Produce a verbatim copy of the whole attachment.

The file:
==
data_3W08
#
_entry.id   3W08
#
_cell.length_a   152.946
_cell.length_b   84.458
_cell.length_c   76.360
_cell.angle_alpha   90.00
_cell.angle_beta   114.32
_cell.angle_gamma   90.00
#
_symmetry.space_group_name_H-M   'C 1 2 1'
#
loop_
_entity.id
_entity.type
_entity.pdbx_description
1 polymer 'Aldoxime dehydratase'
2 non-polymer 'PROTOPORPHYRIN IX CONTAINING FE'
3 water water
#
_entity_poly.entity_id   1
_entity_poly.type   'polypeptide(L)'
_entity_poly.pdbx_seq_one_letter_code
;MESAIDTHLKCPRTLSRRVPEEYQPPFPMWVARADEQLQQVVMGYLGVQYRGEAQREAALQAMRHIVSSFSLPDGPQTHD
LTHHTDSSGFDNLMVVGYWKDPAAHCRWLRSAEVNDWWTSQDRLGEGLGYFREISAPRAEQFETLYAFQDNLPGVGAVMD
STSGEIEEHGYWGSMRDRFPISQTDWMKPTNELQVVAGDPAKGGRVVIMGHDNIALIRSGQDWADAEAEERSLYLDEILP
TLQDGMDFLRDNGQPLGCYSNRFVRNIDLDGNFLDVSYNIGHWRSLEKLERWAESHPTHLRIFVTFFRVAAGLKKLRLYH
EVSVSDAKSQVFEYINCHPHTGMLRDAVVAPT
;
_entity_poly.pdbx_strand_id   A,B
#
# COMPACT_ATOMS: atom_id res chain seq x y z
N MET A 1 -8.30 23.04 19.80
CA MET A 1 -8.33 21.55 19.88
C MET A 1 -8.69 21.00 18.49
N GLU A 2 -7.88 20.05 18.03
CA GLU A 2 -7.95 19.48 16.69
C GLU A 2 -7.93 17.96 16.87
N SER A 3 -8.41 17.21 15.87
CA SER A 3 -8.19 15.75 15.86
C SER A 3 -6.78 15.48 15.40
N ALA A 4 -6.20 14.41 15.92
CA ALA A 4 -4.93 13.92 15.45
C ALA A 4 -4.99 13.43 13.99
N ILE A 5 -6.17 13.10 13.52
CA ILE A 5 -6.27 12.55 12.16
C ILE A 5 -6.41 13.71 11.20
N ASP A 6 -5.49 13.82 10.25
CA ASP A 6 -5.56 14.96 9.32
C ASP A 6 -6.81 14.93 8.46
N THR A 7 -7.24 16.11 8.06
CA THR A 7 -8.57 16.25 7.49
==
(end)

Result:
data_3W08
#
_entry.id   3W08
#
_cell.length_a   152.946
_cell.length_b   84.458
_cell.length_c   76.360
_cell.angle_alpha   90.00
_cell.angle_beta   114.32
_cell.angle_gamma   90.00
#
_symmetry.space_group_name_H-M   'C 1 2 1'
#
loop_
_entity.id
_entity.type
_entity.pdbx_description
1 polymer 'Aldoxime dehydratase'
2 non-polymer 'PROTOPORPHYRIN IX CONTAINING FE'
3 water water
#
_entity_poly.entity_id   1
_entity_poly.type   'polypeptide(L)'
_entity_poly.pdbx_seq_one_letter_code
;MESAIDTHLKCPRTLSRRVPEEYQPPFPMWVARADEQLQQVVMGYLGVQYRGEAQREAALQAMRHIVSSFSLPDGPQTHD
LTHHTDSSGFDNLMVVGYWKDPAAHCRWLRSAEVNDWWTSQDRLGEGLGYFREISAPRAEQFETLYAFQDNLPGVGAVMD
STSGEIEEHGYWGSMRDRFPISQTDWMKPTNELQVVAGDPAKGGRVVIMGHDNIALIRSGQDWADAEAEERSLYLDEILP
TLQDGMDFLRDNGQPLGCYSNRFVRNIDLDGNFLDVSYNIGHWRSLEKLERWAESHPTHLRIFVTFFRVAAGLKKLRLYH
EVSVSDAKSQVFEYINCHPHTGMLRDAVVAPT
;
_entity_poly.pdbx_strand_id   A,B
#
# COMPACT_ATOMS: atom_id res chain seq x y z
N MET A 1 -8.30 23.04 19.80
CA MET A 1 -8.33 21.55 19.88
C MET A 1 -8.69 21.00 18.49
N GLU A 2 -7.88 20.05 18.03
CA GLU A 2 -7.95 19.48 16.69
C GLU A 2 -7.93 17.96 16.87
N SER A 3 -8.41 17.21 15.87
CA SER A 3 -8.19 15.75 15.86
C SER A 3 -6.78 15.48 15.40
N ALA A 4 -6.20 14.41 15.92
CA ALA A 4 -4.93 13.92 15.45
C ALA A 4 -4.99 13.43 13.99
N ILE A 5 -6.17 13.10 13.52
CA ILE A 5 -6.27 12.55 12.16
C ILE A 5 -6.41 13.71 11.20
N ASP A 6 -5.49 13.82 10.25
CA ASP A 6 -5.56 14.96 9.32
C ASP A 6 -6.81 14.93 8.46
N THR A 7 -7.24 16.11 8.06
CA THR A 7 -8.57 16.25 7.49